Lieberman urges confirmation of nominee to lead GSA

Lieberman said the General Services Administration needs strong leadership because it has big responsibilities.

Sen. Joe Lieberman (I-Conn.) has urged his colleagues to end debate on the nomination of Martha Johnson to be the General Services Administration’s administrator and confirm her.


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“It’s been very frustrating for members of [the Senate Homeland Security and Governmental Affairs] Committee to see such a qualified nominee held up for more than half a year because of something that has nothing to do with the nominee’s qualifications,” said Lieberman, chairman of the committee, which  unanimously approved Johnson’s nomination five days after she testified last June.

“She is extremely well qualified and very much needed at the General Services Administration,” Lieberman said on the Senate floor.

Johnson’s nomination has been held up for eight months because of a hold placed against it by Sen. Kit Bond (R-Mo.). The hold was meant to pressure the government to approve a proposed federal office building in downtown Kansas City.

However, on Jan. 28, Senate Majority Leader Harry Reid (D-Nev.) filed for cloture on Johnson’s nomination. Cloture would limit consideration of Johnson’s nomination to 30 additional hours of debate, which ultimately leads to a vote.

Lieberman said GSA needs strong leadership as it has big and important responsibilities.

GSA manages $30 billion in federal assets, including 8,600 government-owned or leased buildings. Federal agencies purchased approximately $53 billion of goods and services from GSA’s Multiple Award Schedules and other contracts. GSA also lets agencies deal with their mission and avoid the back and forth details of contract negotiations, Lieberman said.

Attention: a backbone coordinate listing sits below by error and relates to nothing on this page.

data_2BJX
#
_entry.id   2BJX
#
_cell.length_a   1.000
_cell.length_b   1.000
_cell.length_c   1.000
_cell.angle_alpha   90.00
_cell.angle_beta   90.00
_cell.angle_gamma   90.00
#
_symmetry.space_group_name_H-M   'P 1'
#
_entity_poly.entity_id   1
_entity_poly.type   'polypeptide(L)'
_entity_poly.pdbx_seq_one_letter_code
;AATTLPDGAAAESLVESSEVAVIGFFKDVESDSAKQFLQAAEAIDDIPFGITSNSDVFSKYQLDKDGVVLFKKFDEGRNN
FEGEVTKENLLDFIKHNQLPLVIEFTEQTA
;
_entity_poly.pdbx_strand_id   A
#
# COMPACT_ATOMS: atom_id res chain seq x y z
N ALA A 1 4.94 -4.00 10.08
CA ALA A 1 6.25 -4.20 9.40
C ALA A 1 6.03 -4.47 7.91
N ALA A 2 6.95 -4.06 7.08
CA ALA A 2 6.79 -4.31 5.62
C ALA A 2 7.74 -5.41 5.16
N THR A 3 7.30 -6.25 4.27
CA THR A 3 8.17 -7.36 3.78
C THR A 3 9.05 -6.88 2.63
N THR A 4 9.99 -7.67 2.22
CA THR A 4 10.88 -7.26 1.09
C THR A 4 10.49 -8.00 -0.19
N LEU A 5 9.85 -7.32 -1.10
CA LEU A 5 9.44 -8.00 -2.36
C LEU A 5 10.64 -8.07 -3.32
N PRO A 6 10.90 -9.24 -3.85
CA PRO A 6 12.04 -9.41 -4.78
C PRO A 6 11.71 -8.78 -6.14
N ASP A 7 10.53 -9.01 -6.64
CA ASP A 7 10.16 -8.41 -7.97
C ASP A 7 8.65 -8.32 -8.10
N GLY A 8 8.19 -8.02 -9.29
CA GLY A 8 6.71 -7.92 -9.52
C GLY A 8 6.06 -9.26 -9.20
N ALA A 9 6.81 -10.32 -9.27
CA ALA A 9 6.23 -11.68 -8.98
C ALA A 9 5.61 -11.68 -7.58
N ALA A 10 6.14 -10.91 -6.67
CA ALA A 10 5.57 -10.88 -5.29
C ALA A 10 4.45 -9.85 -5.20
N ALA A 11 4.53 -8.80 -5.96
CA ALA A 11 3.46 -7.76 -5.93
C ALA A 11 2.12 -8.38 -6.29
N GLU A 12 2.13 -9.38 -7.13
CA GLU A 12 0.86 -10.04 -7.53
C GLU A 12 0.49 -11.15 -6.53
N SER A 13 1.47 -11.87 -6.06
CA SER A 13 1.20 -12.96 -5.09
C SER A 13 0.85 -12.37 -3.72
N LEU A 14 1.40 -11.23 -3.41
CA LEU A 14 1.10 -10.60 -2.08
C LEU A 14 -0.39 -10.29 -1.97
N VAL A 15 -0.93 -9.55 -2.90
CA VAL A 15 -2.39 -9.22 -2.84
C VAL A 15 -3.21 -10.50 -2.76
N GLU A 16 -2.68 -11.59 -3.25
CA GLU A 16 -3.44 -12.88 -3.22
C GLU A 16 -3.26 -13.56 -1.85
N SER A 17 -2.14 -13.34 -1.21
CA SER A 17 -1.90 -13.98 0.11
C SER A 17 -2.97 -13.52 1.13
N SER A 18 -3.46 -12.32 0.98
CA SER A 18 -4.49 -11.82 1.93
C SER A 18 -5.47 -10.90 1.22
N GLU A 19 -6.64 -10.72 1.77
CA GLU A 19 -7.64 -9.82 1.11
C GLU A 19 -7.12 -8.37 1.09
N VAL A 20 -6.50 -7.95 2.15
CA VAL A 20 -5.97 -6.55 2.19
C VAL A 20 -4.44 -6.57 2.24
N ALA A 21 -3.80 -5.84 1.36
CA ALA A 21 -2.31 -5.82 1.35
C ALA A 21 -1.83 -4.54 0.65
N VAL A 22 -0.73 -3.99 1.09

Lieberman noted a major problem though.

“Some agencies, if I may speak directly, have lost confidence of the ability of GSA to provide the best products at the best prices and have begun to negotiate their own contracts or interagency contracts,” he said. The government is wasting federal money by doing so “and effectively defeats the purpose of GSA.”

During her hearing before Lieberman’s committee in June Johnson said the government duplicates its work when many agencies launch their contracts. However, GSA needs to win its customers’ business through its good work.

“And that would be my attitude moving forward and where I would put my energy. So performance is certainly the proper response,” she told Lieberman.

About the Author

Matthew Weigelt is a freelance journalist who writes about acquisition and procurement.

Reader Comments

Wed, Feb 3, 2010

Of course it is another deficiency in our governmental system that a nominee's confirmation can be held up for a reason not related to the nominee's qualifications. But in this case it is also a reflection on how little respect GSA commands throughout the government. GSA's bad reputation is well-deserved. Look what it did to completely screw up the Alliant contract awards, and, yet, no heads rolled. And there was no obvious congressional interest in investigating the lengthy, very costly, inexcusable Alliant fiasco. "Oh, it's just GSA doing its thing, very slowly, very badly." At bottom, there is no reason for other agencies not to develop their own contract vehicles; you can't count on GSA. Further evidence that GSA is (deservedly) below the radar is that it took Sen. Lieberman so long to speak out so clearly on the fate of this nominee, and Sen Reid so long to move for cloture. GSA is about the last thing folks think about when it comes to getting the procurement system right.

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